‘Crypto King’ Sam Bankman-Fried guilty of FTX fraud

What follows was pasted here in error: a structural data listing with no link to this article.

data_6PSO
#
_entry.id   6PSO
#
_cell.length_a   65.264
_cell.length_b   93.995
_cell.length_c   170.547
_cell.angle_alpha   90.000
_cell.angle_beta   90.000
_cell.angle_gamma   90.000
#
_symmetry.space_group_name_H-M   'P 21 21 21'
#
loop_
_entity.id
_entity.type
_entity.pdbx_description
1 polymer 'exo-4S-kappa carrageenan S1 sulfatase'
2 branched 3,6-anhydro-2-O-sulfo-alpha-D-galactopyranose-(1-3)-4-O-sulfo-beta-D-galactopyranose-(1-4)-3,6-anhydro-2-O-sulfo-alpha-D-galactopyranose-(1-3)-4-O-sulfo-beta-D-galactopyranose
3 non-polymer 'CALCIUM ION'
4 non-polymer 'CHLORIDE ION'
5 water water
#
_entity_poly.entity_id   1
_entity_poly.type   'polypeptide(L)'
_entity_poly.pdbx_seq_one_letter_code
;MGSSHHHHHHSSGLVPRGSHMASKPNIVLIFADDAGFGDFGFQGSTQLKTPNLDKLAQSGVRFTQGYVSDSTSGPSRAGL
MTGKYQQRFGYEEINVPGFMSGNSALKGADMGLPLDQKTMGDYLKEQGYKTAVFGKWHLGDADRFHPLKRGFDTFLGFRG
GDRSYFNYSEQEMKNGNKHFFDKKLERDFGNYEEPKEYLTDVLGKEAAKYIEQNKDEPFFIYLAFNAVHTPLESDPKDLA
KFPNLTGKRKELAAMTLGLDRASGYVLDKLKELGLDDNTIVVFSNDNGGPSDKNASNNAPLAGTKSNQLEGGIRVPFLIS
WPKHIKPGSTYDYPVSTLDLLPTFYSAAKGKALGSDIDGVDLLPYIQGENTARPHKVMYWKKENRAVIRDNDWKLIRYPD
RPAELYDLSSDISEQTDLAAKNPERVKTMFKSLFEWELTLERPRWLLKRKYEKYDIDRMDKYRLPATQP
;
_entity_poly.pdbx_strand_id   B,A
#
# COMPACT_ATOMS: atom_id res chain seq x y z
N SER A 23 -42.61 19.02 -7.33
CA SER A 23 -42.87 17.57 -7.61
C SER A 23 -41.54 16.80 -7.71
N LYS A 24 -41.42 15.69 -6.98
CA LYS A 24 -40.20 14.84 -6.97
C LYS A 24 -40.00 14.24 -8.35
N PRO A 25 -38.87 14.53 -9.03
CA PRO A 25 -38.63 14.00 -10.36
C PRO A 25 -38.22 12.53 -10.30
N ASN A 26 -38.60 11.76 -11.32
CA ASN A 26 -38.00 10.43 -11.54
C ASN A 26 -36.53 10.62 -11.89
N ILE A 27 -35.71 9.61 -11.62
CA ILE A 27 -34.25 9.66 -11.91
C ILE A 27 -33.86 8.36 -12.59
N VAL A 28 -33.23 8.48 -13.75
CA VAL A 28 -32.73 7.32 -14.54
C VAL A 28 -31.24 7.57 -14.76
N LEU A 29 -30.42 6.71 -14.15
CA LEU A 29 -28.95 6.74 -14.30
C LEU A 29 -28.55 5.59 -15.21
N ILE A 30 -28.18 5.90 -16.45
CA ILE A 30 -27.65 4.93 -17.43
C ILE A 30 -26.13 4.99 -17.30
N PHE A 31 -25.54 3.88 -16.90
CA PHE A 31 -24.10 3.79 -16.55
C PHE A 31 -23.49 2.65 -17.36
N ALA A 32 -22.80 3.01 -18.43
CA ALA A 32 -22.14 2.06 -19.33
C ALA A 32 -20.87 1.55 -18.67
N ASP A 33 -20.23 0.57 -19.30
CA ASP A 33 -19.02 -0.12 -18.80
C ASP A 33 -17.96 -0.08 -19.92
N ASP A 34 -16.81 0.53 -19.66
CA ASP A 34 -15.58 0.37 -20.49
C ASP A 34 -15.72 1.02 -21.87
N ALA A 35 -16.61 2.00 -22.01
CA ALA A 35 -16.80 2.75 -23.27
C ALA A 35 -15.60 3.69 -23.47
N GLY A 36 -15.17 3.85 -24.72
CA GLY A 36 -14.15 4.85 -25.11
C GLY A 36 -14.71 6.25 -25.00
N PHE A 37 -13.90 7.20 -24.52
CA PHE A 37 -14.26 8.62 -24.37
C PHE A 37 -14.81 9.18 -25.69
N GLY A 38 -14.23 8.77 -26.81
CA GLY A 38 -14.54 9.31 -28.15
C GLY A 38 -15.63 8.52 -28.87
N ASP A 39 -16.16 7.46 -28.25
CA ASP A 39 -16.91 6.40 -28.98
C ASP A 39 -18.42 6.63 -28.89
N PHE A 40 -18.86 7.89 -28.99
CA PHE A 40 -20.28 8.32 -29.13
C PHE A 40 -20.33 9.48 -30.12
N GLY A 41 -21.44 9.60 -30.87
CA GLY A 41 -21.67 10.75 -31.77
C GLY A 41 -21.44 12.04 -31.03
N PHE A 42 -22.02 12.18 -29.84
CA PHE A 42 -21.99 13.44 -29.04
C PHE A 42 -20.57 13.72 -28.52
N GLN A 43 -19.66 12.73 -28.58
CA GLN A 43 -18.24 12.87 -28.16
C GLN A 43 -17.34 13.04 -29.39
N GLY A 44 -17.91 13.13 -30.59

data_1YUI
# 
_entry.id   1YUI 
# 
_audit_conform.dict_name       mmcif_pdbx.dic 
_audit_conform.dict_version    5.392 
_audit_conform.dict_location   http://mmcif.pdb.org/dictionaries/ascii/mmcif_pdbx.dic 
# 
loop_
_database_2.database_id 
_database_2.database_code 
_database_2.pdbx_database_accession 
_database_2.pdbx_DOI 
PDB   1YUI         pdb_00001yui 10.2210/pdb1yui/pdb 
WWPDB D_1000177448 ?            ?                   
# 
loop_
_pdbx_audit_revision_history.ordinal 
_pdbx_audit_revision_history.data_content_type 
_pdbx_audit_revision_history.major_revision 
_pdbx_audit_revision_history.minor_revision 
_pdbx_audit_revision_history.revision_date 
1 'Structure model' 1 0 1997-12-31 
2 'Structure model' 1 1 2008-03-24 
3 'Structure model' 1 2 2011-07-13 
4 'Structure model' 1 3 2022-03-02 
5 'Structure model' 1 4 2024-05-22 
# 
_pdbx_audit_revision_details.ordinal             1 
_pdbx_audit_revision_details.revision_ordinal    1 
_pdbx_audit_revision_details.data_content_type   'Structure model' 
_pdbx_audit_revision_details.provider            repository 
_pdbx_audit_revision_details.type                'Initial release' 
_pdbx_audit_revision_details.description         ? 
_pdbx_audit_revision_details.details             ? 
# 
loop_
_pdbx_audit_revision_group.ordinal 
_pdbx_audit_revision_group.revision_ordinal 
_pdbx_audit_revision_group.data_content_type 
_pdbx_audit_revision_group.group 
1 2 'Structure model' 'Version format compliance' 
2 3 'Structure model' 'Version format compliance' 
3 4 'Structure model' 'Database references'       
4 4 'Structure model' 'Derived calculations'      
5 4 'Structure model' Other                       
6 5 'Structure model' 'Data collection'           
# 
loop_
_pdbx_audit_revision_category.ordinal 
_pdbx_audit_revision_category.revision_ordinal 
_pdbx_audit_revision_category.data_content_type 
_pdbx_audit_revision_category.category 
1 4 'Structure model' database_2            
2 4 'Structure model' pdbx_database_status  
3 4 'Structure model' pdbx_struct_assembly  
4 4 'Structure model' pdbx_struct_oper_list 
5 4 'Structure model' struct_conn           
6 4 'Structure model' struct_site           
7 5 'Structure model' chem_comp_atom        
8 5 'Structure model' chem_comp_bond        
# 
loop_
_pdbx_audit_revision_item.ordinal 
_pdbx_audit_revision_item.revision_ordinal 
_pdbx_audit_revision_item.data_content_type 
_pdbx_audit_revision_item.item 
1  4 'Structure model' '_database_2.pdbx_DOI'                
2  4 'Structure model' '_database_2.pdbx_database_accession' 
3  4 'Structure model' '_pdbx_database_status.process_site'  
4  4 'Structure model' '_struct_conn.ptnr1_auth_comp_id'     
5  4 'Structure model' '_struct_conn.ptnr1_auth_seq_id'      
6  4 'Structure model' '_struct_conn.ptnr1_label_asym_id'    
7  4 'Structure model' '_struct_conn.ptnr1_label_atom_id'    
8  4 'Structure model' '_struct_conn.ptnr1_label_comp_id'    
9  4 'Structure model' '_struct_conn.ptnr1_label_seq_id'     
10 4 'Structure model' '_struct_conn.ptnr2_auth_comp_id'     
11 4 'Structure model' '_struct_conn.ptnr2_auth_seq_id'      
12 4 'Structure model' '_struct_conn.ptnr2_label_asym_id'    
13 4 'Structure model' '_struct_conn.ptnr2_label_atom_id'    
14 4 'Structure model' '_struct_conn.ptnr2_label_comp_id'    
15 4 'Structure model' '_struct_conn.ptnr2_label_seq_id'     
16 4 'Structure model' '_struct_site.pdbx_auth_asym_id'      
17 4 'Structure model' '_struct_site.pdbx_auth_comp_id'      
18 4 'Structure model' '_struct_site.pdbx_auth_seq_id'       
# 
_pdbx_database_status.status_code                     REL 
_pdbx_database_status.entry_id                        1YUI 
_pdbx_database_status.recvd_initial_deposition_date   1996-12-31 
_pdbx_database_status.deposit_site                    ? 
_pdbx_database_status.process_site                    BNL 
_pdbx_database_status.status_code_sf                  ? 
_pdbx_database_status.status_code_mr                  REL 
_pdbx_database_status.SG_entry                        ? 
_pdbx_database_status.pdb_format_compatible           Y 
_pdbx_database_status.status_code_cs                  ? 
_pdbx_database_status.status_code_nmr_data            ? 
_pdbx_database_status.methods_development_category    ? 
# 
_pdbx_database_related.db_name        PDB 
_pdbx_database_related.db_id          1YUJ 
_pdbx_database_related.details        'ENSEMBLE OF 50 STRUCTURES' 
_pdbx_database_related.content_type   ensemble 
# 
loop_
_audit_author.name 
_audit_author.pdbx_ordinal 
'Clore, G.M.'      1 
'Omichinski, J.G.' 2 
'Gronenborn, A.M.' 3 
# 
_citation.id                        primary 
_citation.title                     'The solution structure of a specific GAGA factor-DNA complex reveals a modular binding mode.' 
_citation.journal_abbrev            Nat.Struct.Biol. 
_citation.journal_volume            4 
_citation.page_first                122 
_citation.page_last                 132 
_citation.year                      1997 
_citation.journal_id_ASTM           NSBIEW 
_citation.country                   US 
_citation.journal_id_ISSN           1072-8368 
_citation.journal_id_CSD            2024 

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Sam Bankman-Fried, who once ran one of the world’s biggest cryptocurrency exchanges, has been found guilty of fraud and money laundering at the end of a month-long trial in New York. The jury delivered its verdict at the end of its first day of deliberations. It concludes a stunning fall from grace for Bankman-Fried, a former billionaire and one of the most public faces of the crypto industry. The 31-year-old was arrested last year after his firm, FTX, went bankrupt. He now faces decades in prison. Prosecutors had accused him of lying to investors and lenders and stealing billions of dollars from cryptocurrency exchange FTX, helping to precipitate its collapse. They charged him with seven counts of fraud and money laundering. He pleaded not guilty, maintaining that, while he had made mistakes, he had acted in good faith. But the case went against him from the beginning, after three of his former close friends and colleagues, including ex-girlfriend Caroline Ellison, pleaded guilty and agreed to testify against him in hopes of reducing their own sentences. They are to be sentenced at a later date. They presented evidence that Bankman-Fried’s crypto trading firm Alameda Research received deposits on behalf of FTX customers from the early days of the exchange, when traditional banks were unwilling to let it open an account. Instead of safeguarding those funds, as Bankman-Fried repeatedly pledged to do in public, he spent the money to repay Alameda lenders, buy property and make investments and political donations. When FTX went bankrupt last November, Alameda owed it $8bn (£6.5bn). “He took the money. He knew it was wrong. He did it anyway, because he thought he was smarter and better and that he could figure his way out of it,” assistant US attorney Nicolas Roos said in his closing arguments. Bankman-Fried made the risky move of taking the stand in his own defence, hoping to convince jurors that prosecutors had failed to prove he acted with criminal intent. “There was bad judgment,” said defence attorney Mark Cohe,n offering a portrait of a nerdy mathematician who was overwhelmed as his companies grew rapidly. “That does not constitute a crime.” Bankman-Fried defended the money transfers between his firms as “permissible” and testified that he was largely unaware of the financial hole described by his deputies until a few weeks before the FTX collapse last year. The downfall left many customers unable to recover their funds. Lawyers working on the bankruptcy case have since said they have recovered the vast majority of the missing money. Bankman-Fried’s trial was closely watched for its implications for the crypto industry as a whole, which has failed to recover from last year’s market turmoil. He has been seen as a poster child for the problems in the sector, which top regulators in the US have described as rife with criminality. Before the collapse of his companies, he was known for hobnobbing with celebrities and appearing frequently in Washington and in the media, often in casual outfits and with a head of wild curls, to discuss the sector. The rapid growth of FTX and his deal-making last year, when a market downturn hit other crypto firms, earned him the moniker “the king of crypto”. Panorama explores the breakneck rise and sensational fall of Sam Bankman-Fried, the maths genius who set out to transform the world of crypto but ended up being its biggest loser.

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